- Paper Report
- Open Access
Noninvasive tests for CAD unsuitable in renal failure patients
- Joanna Lyford1
© Biomed Central Ltd 2001
- Received: 7 March 2001
- Published: 18 October 2001
- Coronary artery disease, diagnosis, mass screening, sensitivity, specificity
It was thought that many common tests for coronary artery disease (CAD) are considered to be of little use in patients with end-stage renal disease. This paper tested the accuracy of some common tests.
Angina pectoris was the clinical symptom that most accurately predicted the presence of CAD, with a sensitivity of 65% and a specificity of 66%. The corresponding positive and negative likelihood ratios were 1.9 and 0.5. Neither resting ECG, which had a sensitivity of 67% and a specificity of 52%, nor dipyridamole thallium-201 scintigraphy, which had a 1.3 positive likelihood ratio and a 0.5 negative likelihood ratio, were useful in diagnosing CAD. The sensitivity of exercise testing was also low, since most patients were not physically able to complete the test.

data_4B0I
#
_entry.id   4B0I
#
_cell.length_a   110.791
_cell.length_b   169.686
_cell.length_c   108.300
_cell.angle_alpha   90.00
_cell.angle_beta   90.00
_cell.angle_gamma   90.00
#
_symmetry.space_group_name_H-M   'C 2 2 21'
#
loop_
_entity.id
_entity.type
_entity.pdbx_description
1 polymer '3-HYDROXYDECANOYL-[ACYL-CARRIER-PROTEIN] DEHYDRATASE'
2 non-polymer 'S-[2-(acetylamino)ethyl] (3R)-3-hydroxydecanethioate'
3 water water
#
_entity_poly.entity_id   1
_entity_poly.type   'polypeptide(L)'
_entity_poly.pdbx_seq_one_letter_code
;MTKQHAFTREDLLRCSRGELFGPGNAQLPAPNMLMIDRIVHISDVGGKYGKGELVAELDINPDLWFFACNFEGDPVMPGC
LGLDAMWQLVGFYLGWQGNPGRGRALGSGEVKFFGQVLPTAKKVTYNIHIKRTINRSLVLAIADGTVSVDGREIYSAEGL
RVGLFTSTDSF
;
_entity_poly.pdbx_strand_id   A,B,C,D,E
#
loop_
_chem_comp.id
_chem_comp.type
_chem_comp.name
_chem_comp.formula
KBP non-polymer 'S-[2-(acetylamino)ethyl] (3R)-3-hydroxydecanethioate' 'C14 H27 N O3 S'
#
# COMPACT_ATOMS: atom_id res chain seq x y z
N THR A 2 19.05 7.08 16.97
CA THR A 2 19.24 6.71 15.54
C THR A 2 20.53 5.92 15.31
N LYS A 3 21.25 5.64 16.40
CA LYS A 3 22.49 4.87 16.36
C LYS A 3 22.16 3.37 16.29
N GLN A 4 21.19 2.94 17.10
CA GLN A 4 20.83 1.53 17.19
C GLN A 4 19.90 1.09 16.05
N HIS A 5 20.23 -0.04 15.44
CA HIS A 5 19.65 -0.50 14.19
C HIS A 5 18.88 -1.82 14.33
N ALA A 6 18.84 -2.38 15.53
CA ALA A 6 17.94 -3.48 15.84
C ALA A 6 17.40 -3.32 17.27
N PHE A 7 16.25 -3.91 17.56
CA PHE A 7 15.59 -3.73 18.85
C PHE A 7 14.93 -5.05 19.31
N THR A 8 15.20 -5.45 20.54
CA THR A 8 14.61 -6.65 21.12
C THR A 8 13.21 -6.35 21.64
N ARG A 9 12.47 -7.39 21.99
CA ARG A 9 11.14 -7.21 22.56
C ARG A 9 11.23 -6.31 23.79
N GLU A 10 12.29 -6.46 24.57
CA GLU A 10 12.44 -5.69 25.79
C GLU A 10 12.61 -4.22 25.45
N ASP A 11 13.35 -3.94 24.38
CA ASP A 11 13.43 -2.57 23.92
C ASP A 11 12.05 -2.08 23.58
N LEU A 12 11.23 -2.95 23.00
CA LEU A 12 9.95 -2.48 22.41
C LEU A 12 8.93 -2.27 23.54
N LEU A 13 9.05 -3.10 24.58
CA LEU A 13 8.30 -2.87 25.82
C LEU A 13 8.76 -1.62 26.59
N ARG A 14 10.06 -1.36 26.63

Various tests for CAD were evaluated, including clinical symptoms, electrocardiography (ECG), angiography, dipyridamole thallium-201 scintigraphy, and exercise testing. In total, 84 patients were studied; 42 were on hemodialysis and 42 were renal transplant patients. Angiography results that 43 (51%) had significant CAD.